US 6548609 B2
The present invention is related to an improved process for obtaining oleochemical polyols from oils, principally of a vegetable origin. The polyols obtained consist of a mixture of ethers, esters, primary and secondary alcohols and have the characteristic of being self-compatible with the new blowing agents: hydrochlorofluorocarbons, HCFC's, hydrofluorocarbons, HFC's and hydrocarbons, HC's of a low molecular weight and low boiling point. The process of this invention is characterized because it uses Lewis type acids in such a way that they do not form precipitates and therefore it is not necessary to remove precipitates from the polyol. The process of the present invention makes it possible to obtain polyols with high functionality and controlled reactivity. These characteristics render the product suitable for use as a raw material in the production process of rigid foams, such as polyurethane for spraying, refrigeration and imitation wood, coatings, among others.
1. A process for the production of an oleochemical polyol, which comprises
epoxidation of a vegetable oil using an organic acid together with oxygenated or a per-acid to obtain an epoxydized oil and
reacting said epoxydized oil with a dialcohol, a polyalcohol, an alcoholamine, or a mixture thereof wherein said reaction is carried out in the presence of a planar Lewis acid catalyst.
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13. A method for the production of a foamed polymer, comprising
epoxidation of a vegetable oil using an organic acid together with oxygenated water or a per-acid to obtain an epoxydized oil,
reacting said epoxydized oil with any one or a mixture of a dialcohol, a polyalcohol, or an alcoholamine to form a polyol, wherein said reaction is carried out in the presence of a planar Lewis acid catalyst,
reacting said polyol with a diisocyanate component in the presence of a hydrochlorofluorocarbon, a hydrofluorocarbon or a hydrocarbon with a low boiling point, thereby producing a foamed polymer,
wherein said polyol is compatible with said hydrochlorofluorocarbon, hydrofluorocarbon or hydrocarbon, without the use of an agent to make said polyol compatible with said hydrochlorofluorocarbon, hydrofluorocarbon or hydrocarbon.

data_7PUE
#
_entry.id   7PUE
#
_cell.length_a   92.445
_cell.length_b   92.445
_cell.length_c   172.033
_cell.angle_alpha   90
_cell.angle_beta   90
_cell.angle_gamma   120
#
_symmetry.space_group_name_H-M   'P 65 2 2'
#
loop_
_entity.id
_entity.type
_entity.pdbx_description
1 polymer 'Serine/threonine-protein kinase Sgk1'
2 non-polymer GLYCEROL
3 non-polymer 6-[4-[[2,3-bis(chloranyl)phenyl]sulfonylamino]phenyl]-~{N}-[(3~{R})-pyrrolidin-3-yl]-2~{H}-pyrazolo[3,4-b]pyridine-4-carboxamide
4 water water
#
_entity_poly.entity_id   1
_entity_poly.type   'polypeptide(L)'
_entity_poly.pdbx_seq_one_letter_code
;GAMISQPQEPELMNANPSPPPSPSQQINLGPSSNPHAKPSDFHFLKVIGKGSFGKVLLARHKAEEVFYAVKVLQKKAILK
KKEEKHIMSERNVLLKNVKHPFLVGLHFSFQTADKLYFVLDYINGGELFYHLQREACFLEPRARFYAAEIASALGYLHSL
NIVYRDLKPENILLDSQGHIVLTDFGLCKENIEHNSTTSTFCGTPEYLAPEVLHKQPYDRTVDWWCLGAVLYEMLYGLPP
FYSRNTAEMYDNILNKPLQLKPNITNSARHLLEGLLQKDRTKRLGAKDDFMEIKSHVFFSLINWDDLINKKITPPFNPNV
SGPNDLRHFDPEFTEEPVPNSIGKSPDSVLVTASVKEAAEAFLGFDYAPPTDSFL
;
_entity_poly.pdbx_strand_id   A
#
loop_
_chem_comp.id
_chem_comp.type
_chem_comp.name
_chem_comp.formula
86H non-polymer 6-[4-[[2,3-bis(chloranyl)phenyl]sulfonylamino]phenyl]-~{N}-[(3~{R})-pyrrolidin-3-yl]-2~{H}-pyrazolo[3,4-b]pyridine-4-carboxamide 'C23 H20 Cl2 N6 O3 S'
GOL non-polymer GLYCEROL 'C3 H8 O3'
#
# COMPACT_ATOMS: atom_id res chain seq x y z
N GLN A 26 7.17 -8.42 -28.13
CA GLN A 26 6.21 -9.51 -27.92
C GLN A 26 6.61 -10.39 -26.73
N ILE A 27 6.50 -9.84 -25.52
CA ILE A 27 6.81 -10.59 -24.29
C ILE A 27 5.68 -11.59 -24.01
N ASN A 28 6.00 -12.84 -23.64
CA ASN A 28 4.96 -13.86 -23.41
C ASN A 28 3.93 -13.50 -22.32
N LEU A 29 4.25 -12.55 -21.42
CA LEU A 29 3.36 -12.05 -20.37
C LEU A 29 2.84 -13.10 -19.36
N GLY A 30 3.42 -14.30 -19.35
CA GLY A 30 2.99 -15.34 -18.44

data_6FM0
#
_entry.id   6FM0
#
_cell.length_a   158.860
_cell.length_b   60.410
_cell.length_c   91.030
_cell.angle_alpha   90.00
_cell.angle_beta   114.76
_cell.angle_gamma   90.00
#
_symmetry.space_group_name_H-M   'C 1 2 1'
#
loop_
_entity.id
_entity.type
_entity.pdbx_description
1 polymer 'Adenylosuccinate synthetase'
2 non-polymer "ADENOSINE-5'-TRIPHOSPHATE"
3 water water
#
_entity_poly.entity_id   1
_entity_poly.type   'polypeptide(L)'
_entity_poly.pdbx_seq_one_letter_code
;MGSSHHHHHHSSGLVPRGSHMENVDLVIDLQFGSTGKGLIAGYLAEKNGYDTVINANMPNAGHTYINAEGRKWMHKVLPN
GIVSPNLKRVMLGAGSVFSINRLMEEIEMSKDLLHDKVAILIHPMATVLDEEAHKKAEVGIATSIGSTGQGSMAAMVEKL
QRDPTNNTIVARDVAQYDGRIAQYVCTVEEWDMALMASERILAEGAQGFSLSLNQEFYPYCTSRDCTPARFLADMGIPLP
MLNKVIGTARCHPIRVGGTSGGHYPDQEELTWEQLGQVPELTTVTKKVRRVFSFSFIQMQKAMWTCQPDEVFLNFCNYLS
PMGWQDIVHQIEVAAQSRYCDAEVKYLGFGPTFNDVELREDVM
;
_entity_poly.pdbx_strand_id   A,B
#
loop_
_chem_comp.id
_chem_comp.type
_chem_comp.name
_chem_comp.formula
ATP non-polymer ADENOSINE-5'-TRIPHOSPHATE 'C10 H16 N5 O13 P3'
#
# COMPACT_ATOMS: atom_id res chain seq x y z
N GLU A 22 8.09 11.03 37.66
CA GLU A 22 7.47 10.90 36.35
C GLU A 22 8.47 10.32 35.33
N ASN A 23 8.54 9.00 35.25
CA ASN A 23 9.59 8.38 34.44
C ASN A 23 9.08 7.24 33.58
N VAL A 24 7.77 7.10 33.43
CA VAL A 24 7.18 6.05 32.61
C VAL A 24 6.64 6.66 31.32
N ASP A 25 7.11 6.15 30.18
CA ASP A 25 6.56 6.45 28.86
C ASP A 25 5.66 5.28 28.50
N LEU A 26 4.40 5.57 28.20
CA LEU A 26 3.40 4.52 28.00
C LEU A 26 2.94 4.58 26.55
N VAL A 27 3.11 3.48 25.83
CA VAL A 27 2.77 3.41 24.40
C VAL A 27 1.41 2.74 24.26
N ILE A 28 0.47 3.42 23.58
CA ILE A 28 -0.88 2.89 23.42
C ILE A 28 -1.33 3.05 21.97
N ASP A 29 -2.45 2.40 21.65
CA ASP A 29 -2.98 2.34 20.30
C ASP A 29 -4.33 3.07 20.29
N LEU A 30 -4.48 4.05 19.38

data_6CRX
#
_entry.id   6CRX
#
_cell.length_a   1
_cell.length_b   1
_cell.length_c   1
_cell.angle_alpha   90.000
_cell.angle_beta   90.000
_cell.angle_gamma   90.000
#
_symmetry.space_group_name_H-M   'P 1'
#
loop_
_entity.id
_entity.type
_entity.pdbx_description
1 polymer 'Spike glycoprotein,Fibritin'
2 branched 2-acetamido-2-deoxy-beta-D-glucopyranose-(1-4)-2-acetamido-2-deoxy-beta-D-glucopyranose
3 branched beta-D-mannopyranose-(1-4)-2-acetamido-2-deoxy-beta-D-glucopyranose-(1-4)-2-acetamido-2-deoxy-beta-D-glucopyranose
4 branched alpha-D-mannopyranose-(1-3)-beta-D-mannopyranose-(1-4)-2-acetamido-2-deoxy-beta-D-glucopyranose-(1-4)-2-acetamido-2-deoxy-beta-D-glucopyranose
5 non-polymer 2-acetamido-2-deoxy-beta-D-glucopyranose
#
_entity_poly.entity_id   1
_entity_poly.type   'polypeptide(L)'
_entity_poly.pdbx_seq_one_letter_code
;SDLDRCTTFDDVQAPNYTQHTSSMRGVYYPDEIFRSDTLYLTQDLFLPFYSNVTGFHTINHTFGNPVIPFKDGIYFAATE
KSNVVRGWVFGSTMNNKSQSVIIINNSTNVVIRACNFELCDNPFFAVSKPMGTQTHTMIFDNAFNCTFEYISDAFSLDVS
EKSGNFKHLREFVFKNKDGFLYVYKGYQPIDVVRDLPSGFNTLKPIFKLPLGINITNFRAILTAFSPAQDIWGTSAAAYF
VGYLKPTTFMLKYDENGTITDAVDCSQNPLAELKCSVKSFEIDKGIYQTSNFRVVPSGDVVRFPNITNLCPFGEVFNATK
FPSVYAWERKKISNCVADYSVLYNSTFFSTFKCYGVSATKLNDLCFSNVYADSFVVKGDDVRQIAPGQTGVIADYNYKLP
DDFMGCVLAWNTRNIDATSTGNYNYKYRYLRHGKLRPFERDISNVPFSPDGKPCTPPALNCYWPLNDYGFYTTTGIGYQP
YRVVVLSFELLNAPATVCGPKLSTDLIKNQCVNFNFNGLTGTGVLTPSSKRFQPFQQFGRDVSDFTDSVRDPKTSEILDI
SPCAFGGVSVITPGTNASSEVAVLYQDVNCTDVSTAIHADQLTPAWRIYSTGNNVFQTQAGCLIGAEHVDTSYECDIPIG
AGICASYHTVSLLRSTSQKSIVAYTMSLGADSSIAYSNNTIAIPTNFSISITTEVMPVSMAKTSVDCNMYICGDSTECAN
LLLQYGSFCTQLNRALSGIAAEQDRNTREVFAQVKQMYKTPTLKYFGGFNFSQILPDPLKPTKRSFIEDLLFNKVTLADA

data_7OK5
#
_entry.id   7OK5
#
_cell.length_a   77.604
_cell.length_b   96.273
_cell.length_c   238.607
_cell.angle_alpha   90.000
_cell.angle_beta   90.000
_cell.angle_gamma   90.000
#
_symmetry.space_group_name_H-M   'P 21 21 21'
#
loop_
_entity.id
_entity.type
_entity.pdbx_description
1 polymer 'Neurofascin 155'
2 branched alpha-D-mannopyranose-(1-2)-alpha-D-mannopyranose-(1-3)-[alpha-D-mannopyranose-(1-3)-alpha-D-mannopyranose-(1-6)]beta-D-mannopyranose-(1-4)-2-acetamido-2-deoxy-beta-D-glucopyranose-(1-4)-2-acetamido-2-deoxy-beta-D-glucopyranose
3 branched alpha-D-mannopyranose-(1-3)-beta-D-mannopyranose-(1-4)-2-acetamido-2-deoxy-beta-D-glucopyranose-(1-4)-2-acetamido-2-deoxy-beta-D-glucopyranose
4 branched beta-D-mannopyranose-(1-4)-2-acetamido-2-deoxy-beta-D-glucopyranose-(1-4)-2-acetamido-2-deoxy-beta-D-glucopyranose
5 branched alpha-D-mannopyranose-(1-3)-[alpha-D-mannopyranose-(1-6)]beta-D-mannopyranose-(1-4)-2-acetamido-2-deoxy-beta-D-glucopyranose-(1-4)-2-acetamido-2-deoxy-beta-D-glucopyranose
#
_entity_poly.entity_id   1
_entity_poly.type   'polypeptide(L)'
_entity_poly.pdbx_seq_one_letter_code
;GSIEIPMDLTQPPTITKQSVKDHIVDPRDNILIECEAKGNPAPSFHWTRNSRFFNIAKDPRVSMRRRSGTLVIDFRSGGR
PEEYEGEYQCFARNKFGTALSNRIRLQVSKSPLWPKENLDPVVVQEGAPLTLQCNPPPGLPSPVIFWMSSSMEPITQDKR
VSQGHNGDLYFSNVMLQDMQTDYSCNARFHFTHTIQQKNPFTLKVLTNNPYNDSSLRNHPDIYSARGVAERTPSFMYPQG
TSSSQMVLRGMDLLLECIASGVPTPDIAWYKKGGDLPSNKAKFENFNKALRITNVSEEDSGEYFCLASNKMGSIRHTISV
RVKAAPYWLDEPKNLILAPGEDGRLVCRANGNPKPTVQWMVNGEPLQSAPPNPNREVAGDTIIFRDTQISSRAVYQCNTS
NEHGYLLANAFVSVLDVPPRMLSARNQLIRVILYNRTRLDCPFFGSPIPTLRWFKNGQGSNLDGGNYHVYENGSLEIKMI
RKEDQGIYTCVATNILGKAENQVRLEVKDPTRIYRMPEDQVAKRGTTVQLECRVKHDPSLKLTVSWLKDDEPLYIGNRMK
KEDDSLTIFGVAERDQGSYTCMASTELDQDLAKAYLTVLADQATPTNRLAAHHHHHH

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16. A process for the production of an oleochemical polyol, which comprises
epoxidation of a vegetable oil using an organic acid together with oxygenated water or a per-acid to obtain an epoxydized oil,
reacting said epoxydized oil with a dialcohol, a polyalcohol, an alcoholamine, or a mixture thereof wherein said reaction is carried out in the presence of a planar Lewis acid catalyst, thereby producing said oleochemical polyol,
wherein said oleochemical polyol has a functionality greater than about 5.
The present invention is related to the field of chemistry, and in particular to a process for obtaining polyols of a type known as oleochemicals that are obtained from oils such as safflower, sunflower, linseed, palm and soy oil, among others, that are self-compatible with hydrochlorofluorocarbons, hydrofluorocarbons and hydrocarbons in which the polyols obtained may be adequately used to produce, among other products, polyurethane and/or polyisocyanurate foams highly crosslinked due to their high functionality.
The polyols used in manufacturing rigid or flexible polyurethane foam are fundamentally chemicals based on polyethers or polyesters. Polyethers are manufactured from low molecular weight polyalcohols and ethylene and/or propylene oxides. Polyesters are manufactured by means of the esterification and/or transesterification of compounds containing phthaloyl and/or isophthaloyl and/or terephthaloyl radicals and other aliphatic compounds or similar aromatics with dialcohols and/or polyalcohols. The main applications for polyether or polyester polyols and for oleochemical polyols that are described further on are for the manufacture of rigid foams for the construction of heat-insulating walls as in refrigerators and construction panels. These polyols can also be used as one of the components of a mixture of polyols to produce different types of construction panels. Examples of polyols that are prepared from terephthaloyl radicals are those described in U.S. Pat. No. 3,647,759 (Walker), U.S. Pat. No. 4,237,208 (DeGiuseppi et al.), and U.S. Pat. No. 4,346,229 (Derret et al.). Said inventions have the common basis of a raw material consisting of a residue from the manufacturing process of dimethyl trephthalate. However, said inventions differ from one another in that U.S. Pat. No. 3,647,759 uses monoethylene, U.S. Pat. No. 4,237,208 uses diethylene glycol, while dipropylene glycol is used in the process described in U.S. Pat. No. 4,346,229.